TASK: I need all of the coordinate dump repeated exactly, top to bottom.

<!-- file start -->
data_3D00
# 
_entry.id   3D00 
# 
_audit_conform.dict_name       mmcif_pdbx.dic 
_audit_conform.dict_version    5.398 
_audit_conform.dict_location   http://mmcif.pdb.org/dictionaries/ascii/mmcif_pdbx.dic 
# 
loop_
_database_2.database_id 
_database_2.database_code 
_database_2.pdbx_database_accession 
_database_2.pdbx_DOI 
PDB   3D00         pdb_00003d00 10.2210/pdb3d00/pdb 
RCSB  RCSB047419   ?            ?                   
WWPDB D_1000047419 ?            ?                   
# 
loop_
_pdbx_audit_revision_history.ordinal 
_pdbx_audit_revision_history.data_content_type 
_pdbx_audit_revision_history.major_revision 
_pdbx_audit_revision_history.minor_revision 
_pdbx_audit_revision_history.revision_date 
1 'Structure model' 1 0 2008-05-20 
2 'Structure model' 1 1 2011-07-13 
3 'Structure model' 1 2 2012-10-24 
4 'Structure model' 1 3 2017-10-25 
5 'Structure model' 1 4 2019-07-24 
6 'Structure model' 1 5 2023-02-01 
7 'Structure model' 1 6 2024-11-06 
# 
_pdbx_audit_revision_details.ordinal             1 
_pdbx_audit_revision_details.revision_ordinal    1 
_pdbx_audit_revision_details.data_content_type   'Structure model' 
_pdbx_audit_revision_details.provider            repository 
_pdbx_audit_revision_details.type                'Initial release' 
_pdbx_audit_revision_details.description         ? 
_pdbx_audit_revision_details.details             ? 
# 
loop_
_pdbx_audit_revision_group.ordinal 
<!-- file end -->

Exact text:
data_3D00
# 
_entry.id   3D00 
# 
_audit_conform.dict_name       mmcif_pdbx.dic 
_audit_conform.dict_version    5.398 
_audit_conform.dict_location   http://mmcif.pdb.org/dictionaries/ascii/mmcif_pdbx.dic 
# 
loop_
_database_2.database_id 
_database_2.database_code 
_database_2.pdbx_database_accession 
_database_2.pdbx_DOI 
PDB   3D00         pdb_00003d00 10.2210/pdb3d00/pdb 
RCSB  RCSB047419   ?            ?                   
WWPDB D_1000047419 ?            ?                   
# 
loop_
_pdbx_audit_revision_history.ordinal 
_pdbx_audit_revision_history.data_content_type 
_pdbx_audit_revision_history.major_revision 
_pdbx_audit_revision_history.minor_revision 
_pdbx_audit_revision_history.revision_date 
1 'Structure model' 1 0 2008-05-20 
2 'Structure model' 1 1 2011-07-13 
3 'Structure model' 1 2 2012-10-24 
4 'Structure model' 1 3 2017-10-25 
5 'Structure model' 1 4 2019-07-24 
6 'Structure model' 1 5 2023-02-01 
7 'Structure model' 1 6 2024-11-06 
# 
_pdbx_audit_revision_details.ordinal             1 
_pdbx_audit_revision_details.revision_ordinal    1 
_pdbx_audit_revision_details.data_content_type   'Structure model' 
_pdbx_audit_revision_details.provider            repository 
_pdbx_audit_revision_details.type                'Initial release' 
_pdbx_audit_revision_details.description         ? 
_pdbx_audit_revision_details.details             ? 
# 
loop_
_pdbx_audit_revision_group.ordinal 